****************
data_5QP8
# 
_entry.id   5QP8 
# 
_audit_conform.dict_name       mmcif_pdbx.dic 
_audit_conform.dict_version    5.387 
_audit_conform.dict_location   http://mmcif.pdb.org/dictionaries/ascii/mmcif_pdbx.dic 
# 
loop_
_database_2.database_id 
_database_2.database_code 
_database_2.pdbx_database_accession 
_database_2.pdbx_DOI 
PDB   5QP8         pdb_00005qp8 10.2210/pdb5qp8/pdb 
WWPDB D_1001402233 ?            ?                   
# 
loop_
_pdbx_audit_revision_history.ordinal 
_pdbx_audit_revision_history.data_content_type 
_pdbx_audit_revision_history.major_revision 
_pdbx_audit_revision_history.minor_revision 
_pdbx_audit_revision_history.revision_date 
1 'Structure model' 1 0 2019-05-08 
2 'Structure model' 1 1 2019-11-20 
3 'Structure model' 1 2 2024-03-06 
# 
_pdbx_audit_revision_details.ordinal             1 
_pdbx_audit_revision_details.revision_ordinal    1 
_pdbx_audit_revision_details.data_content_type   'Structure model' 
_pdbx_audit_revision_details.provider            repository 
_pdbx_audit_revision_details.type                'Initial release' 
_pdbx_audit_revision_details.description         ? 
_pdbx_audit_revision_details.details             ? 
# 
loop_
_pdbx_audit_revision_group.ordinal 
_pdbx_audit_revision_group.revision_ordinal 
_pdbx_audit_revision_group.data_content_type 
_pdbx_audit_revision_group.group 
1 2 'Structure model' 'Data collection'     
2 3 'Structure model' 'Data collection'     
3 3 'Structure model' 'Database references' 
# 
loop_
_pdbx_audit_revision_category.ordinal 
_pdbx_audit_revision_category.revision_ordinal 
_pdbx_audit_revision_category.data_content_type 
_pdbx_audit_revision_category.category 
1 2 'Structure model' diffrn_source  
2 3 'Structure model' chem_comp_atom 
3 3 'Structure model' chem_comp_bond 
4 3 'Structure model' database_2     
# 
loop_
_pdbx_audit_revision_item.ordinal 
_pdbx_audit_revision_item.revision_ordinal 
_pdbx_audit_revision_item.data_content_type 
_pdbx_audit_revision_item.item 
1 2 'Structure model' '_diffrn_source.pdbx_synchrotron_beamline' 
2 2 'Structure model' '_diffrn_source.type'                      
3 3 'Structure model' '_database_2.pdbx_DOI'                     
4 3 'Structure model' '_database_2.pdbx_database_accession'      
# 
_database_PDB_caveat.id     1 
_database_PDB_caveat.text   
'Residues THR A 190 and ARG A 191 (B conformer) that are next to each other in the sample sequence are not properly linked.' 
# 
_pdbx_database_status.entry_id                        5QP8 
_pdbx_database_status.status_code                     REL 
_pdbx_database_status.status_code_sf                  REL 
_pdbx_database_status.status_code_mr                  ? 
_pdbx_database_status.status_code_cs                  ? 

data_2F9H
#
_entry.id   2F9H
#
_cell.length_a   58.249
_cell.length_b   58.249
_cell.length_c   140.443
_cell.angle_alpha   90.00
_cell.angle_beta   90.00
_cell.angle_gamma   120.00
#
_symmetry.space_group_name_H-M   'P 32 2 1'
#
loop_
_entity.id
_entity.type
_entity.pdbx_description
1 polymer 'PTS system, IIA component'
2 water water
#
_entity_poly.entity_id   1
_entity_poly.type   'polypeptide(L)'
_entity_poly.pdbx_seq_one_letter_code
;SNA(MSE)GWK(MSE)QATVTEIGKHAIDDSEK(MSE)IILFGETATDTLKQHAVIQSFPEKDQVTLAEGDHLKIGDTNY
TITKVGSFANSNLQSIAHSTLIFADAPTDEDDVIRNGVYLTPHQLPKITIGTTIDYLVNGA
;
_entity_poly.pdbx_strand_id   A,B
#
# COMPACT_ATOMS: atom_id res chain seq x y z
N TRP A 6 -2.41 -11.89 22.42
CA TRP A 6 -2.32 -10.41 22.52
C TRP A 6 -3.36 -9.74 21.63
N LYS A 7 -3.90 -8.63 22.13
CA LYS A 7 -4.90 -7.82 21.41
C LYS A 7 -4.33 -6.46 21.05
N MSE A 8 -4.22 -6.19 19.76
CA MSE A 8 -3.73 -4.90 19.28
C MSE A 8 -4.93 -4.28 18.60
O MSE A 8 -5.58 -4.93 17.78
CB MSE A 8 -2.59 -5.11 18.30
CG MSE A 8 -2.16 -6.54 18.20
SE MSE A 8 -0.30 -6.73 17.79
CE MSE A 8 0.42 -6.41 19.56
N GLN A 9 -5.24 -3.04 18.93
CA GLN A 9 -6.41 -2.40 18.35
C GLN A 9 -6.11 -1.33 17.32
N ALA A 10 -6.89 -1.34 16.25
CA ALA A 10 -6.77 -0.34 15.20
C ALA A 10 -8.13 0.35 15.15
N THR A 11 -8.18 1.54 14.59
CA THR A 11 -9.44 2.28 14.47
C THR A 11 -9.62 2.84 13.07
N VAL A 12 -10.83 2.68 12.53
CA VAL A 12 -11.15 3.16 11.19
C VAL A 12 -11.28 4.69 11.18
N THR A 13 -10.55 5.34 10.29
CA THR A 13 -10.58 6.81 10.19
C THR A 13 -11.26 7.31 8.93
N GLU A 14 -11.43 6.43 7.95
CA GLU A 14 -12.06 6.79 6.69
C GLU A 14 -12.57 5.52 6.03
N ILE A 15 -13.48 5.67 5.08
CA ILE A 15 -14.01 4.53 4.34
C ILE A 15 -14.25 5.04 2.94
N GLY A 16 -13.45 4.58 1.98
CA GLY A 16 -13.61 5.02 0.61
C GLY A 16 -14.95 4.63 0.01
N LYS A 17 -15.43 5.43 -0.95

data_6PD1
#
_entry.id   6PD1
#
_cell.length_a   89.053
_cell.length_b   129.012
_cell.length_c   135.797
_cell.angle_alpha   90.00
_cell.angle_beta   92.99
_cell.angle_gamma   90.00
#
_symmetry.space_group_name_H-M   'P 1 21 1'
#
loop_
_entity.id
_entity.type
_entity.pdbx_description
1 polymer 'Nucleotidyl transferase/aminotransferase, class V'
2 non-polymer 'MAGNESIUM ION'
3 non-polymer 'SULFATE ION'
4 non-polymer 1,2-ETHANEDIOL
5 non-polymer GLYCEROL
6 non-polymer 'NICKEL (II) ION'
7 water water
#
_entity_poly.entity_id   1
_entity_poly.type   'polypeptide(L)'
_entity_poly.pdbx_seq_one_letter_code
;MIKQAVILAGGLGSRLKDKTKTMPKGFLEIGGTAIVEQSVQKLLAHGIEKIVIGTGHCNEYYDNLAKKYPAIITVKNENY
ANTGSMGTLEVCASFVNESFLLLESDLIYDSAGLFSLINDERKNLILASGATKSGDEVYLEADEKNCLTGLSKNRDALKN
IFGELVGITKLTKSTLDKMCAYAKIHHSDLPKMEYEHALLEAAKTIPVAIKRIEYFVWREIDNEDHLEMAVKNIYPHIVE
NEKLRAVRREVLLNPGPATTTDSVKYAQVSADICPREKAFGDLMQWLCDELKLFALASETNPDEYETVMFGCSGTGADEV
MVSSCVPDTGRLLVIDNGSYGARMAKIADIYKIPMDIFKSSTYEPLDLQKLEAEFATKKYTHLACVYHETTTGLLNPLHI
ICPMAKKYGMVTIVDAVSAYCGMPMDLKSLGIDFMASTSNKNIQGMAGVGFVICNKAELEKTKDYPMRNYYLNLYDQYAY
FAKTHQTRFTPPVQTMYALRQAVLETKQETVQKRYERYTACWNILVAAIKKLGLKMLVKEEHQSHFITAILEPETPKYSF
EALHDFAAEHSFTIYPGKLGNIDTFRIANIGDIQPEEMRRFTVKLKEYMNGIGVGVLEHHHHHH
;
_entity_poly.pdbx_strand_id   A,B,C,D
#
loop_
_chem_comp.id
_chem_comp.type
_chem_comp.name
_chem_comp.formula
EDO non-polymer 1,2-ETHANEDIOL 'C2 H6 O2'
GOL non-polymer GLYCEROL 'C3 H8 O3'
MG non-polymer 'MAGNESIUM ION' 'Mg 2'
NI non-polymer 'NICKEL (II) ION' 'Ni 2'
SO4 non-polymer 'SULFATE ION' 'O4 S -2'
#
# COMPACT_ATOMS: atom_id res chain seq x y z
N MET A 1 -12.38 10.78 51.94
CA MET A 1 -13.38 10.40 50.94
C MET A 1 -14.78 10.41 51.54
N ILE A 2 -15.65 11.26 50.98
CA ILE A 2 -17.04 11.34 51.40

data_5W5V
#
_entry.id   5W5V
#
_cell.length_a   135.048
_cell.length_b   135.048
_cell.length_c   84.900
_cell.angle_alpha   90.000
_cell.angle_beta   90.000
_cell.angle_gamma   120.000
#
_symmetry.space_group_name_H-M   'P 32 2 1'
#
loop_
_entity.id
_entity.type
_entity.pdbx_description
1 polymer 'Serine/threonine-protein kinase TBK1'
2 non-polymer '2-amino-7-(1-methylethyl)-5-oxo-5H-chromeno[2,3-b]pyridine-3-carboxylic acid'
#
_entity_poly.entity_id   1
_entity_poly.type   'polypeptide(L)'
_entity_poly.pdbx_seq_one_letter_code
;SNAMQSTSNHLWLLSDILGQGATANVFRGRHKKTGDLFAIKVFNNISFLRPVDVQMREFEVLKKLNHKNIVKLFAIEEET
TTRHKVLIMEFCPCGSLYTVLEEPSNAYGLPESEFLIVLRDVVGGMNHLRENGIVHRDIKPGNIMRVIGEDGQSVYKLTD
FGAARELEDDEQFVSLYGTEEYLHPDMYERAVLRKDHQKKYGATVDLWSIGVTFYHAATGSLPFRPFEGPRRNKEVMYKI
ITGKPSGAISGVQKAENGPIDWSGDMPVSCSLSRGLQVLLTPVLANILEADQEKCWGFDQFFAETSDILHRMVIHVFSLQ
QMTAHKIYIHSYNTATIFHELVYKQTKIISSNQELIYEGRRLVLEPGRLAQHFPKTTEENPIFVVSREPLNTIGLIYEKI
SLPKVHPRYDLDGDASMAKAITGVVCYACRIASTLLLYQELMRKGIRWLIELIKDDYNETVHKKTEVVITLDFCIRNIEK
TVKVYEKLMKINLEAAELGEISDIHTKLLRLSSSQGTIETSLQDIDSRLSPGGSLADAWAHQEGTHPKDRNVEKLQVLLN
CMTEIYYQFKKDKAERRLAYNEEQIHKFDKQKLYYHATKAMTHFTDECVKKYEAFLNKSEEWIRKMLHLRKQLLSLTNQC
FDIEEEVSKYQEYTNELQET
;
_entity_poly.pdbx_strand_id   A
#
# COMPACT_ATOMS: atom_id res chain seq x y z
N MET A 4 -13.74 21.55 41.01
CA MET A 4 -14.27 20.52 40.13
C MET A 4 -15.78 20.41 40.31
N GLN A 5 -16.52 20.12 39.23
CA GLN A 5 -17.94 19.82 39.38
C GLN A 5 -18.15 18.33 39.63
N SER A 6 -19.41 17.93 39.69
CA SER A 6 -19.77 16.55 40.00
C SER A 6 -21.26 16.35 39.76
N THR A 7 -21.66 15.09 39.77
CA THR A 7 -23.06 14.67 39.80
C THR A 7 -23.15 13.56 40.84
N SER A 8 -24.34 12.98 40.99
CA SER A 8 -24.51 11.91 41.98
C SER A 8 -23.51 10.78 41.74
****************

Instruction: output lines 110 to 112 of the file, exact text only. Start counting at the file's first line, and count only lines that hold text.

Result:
C MSE A 8 -4.93 -4.28 18.60
O MSE A 8 -5.58 -4.93 17.78
CB MSE A 8 -2.59 -5.11 18.30